Wednesday, December 10, 2008

Luxury Lines of Wines

By Julianna Hayes

The packaging of a new Mission Hill Family Estate Chardonnay is minimalist yet undeniably upscale.

The Burgundy-style bottle is unadorned save for a band of real pewter on which the wine’s name – Perpetua – is embossed. Even without tasting it, you have the immediate impression that the wine must certainly be delicious.

Perpetua is part of a luxury line of wines called the Legacy Series introduced by the Westbank producer last week. Winemaker John Simes said the wine “gets the best of everything we can possibly do with a Chardonnay.” This includes coveted grapes from 10-year-old vines found in a single vineyard that is thinned aggressively to maximize ripeness and flavour. The wine spent about 10 months in “the best barrels that we know of.”

“I think this is close to being the best Chardonnay we’ve made. I’m really pleased with it,” said Simes. That bar was already impossibly high – the winery walked away one year with the trophy for the best Chardonnay in the world at a prestigious competition in the UK.

Perpetua is a beauty indeed – full and lush, loaded with ripe fruit, but without being annoyingly oaky. It’s the kind of wine that ruins you for all others unable to measure up.

But developing a taste for it will cost you. At $33 a pop, it’s by no means the priciest wine on the market, but it puts it out of reach for everyday quaffing.

Perpetua’s cellar mates in the Legacy Series are equally as rich in the glass and on the pocketbook. Quatrain, a four-grape red blend, is savoury, spicy and jammy and retails for $48. Oculus, a Bordeaux-style red blend – which has been part of the Mission Hill portfolio for some time, but will now be part of this line – is elegant and complex and sells for $70.

In today’s economy, when everyone seems to be clawing back spending on the non-necessities, it may not seem foolish to launch such top-of-the-line products. Simes acknowledged the timing might not be perfect, but the series was hardly a spur of the moment project.

“We’ve been working on it for quite a while,” he said, pointing out that the Quatrain and Oculus releases are both 2005 vintages. “We’ve been sitting on Quatrain for awhile. It’s nice to finally be able to talk about it.”

Even though the marketplace may seem volatile, Simes said the series has been well received at other launches in Vancouver and Calgary. And the wines are getting rave reviews – all three were awarded more than 90 points by renowned Canadian wine write Anthony Gismondi, a critic notoriously stingy with his marks.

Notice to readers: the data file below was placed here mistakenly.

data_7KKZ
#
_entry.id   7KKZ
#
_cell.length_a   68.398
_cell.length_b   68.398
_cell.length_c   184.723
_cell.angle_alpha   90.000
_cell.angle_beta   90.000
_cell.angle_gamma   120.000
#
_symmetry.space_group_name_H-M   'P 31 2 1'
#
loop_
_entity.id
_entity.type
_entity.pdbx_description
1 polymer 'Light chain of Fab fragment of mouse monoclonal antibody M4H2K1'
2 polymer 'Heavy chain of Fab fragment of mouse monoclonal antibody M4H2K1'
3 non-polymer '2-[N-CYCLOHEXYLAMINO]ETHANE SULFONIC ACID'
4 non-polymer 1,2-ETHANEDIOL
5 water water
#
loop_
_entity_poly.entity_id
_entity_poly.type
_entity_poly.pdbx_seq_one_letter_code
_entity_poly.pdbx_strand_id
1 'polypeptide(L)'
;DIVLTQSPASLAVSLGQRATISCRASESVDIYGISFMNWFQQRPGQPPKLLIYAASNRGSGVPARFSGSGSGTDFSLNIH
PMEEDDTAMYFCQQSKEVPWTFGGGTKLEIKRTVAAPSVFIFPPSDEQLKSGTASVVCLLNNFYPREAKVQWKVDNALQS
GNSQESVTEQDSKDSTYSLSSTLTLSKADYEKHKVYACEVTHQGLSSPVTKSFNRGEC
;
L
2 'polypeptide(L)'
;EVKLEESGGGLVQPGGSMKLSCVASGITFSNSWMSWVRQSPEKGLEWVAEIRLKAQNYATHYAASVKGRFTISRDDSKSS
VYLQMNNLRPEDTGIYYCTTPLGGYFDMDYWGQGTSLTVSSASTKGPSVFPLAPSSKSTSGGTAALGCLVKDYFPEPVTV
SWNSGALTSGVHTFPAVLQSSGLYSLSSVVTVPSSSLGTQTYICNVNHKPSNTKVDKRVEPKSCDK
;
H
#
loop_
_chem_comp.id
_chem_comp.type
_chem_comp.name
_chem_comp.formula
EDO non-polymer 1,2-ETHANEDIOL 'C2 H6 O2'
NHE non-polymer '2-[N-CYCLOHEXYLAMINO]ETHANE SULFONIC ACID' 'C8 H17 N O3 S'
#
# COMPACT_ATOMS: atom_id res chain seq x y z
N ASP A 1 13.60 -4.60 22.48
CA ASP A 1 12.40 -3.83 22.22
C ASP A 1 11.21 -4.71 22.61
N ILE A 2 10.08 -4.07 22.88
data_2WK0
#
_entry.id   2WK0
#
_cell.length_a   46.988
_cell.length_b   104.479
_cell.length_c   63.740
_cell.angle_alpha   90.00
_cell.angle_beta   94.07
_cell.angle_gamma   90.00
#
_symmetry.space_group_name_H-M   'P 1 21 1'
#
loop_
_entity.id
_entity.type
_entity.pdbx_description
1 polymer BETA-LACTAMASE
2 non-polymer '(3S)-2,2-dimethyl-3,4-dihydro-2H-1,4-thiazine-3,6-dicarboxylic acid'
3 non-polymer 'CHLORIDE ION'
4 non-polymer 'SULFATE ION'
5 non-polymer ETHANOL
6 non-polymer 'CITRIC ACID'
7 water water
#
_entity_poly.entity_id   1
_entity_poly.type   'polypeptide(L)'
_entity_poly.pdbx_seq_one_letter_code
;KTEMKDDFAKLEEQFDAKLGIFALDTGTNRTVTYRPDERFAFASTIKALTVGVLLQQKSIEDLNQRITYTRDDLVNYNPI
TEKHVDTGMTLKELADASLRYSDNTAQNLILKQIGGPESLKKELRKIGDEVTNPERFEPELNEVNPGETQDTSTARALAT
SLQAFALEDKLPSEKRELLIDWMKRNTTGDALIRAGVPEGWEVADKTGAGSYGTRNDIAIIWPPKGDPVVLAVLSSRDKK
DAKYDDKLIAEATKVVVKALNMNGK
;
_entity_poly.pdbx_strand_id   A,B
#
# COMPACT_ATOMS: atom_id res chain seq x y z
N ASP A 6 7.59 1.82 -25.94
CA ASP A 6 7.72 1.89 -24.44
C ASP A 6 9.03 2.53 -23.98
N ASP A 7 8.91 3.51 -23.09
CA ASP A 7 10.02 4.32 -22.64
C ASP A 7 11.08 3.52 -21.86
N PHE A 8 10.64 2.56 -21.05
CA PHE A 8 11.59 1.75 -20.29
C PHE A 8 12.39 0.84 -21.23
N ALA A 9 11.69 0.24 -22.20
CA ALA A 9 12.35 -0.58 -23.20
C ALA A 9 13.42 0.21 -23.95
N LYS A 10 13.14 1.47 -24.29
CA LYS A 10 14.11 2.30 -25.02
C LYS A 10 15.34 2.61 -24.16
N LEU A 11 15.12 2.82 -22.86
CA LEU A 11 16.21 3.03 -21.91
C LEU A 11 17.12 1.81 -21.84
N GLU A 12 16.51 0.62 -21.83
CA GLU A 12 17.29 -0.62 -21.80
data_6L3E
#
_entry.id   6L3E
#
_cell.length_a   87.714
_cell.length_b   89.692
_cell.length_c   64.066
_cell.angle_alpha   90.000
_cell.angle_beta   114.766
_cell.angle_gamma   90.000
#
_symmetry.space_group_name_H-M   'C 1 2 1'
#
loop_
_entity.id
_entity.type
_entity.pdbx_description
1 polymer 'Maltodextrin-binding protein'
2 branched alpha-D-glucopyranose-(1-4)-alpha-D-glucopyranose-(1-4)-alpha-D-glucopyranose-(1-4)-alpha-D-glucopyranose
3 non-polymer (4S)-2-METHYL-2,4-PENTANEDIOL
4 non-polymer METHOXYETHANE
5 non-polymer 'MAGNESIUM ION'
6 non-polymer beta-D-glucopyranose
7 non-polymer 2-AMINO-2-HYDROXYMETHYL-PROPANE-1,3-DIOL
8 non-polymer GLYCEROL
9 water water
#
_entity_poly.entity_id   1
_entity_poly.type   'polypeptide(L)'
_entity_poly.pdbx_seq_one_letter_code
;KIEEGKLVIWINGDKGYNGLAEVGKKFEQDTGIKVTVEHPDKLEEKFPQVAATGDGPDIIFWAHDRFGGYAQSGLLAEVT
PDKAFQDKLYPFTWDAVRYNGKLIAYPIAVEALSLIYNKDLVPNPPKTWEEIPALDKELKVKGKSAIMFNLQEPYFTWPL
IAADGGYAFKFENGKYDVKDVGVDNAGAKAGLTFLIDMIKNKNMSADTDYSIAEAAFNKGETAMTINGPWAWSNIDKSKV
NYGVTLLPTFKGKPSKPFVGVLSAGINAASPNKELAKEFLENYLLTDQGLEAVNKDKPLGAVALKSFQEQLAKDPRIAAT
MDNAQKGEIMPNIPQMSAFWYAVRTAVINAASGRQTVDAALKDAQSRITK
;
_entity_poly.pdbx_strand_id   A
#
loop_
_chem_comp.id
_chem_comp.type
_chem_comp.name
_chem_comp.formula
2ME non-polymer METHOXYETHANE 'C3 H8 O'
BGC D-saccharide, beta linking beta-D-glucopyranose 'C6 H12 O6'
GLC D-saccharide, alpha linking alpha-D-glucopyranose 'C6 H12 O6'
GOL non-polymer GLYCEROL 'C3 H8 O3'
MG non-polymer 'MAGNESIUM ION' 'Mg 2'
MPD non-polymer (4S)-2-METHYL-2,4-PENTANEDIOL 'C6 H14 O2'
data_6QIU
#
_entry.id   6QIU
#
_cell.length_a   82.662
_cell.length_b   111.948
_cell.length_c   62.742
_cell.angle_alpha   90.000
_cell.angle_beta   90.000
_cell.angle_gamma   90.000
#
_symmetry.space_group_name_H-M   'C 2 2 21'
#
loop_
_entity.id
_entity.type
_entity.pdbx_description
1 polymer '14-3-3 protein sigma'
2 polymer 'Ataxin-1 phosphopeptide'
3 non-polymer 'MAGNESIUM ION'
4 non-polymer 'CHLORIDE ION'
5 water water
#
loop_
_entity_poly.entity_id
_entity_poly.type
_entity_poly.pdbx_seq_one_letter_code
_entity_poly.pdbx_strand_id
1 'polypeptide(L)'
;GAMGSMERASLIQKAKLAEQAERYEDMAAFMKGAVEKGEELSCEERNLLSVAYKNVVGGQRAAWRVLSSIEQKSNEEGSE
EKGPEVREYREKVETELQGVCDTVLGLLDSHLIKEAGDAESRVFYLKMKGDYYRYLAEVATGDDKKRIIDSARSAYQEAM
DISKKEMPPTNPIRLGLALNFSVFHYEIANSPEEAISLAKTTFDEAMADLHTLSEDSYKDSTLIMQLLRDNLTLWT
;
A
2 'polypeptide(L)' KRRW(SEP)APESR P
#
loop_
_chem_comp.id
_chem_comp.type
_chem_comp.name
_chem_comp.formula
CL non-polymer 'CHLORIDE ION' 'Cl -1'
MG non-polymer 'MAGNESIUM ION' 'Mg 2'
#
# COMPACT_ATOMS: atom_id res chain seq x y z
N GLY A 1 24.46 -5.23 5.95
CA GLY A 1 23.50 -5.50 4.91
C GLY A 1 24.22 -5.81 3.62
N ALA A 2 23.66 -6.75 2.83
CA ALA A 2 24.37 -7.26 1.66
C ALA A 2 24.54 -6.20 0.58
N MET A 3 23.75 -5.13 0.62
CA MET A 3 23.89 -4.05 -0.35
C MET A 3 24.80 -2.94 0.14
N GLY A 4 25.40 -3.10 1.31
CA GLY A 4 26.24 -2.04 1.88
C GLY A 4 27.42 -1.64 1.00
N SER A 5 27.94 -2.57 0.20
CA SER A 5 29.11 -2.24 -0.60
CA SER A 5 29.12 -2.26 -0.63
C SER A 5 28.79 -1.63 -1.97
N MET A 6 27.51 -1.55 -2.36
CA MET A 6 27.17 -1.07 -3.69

And Mission Hill certainly isn’t the only B.C. producer targeting the high-end market. While a decade ago, a local wine selling for more than $25 was almost unthinkable – now that price-point is close to being average and “luxury lines” of wines are becoming more commonplace.

Some of the smaller Okanagan wineries don’t even bother to cater to the low- to mid-range consumer. The cheapest wine at Le Vieux Pin, for example, is a rosé for $25, while its priciest bottle is $65. Likewise, Black Hills Winery routinely sells out its wines in days, if not mere hours, even though nothing comes cheaper than $24.

Larger wineries like Mission Hill, CedarCreek and Jackson Triggs don’t really have that option, as they need broader consumer appeal to move their volumes of wines. Which is why their top of the line products must truly stand out.

Sandhill Estate, a spin-off of the Calona Vineyards portfolio, is marketed as a producer of “single vineyard” wines which come from carefully tended sites in the Okanagan. The Small Lots Program under the label goes even further by isolating “unique and distinctive barrels that deserve very special attention.” These bottlings are usually limited to a few hundred cases and are considered “finely crafted creations.”

At Quails’ Gate, the luxury line is the Stewart Family Reserve wines, which are produced from the “very best blocks of fruit the Quails' Gate vineyards have to offer.” The winery makes the series rare and exclusive by producing Reserve wines from vintages where the quality is exceptional – meaning some years the wines might not be available at all.

Jackson-Triggs already had Proprietor’s Reserve and Proprietor’s Grand Reserve lines when it launched its Sunrock Vineyard series three years ago. These wines narrowed the focus down to just one key vineyard in the very south, and arguable hottest, part of the Okanagan Valley. The emphasis is heavily on viticulture and wines made in limited quantities.

Among other wineries with specialty high-end bottlings are CedarCreek (Platinum Reserve), Road 13 ( Jackpot), Tinhorn Creek (Oldfield’s Collection), Summerhill Pyramid (Platinum Series), Sumac Ridge (Pinnacle) and Gray Monk (Odyssey).

Here are some notes on Mission Hill’s Legacy Series wines:

Mission Hill Perpetua 2006 Chardonnay $33
Luscious fruit aromas of orange, green apple, hints of lime, some buttery notes, a touch of toast and mineral and lovely vanilla. Very fresh on the palate with just enough roundness and creamy character without being overly woody. Citrus, apple skin, tree fruit flavours, a hint of nuttiness and a clean elegant finish. 91 points

Mission Hill Quatrain 2005 $48
Very jammy, blackberry pie aromas, fresh red berry fruit, black cherry, chocolate, spice and peppery notes with hints of tobacco and cedar. There is a distinct fresh dark fruit and earthy character on the palate, spice, pepper and a silky texture. Tannins are moderate, but the dryness on the finish will disappear with a bit more time in the bottle. This is a four-grape blend of Merlot, Syrah, Cabernet Franc and Cabernet Sauvignon. 90 points

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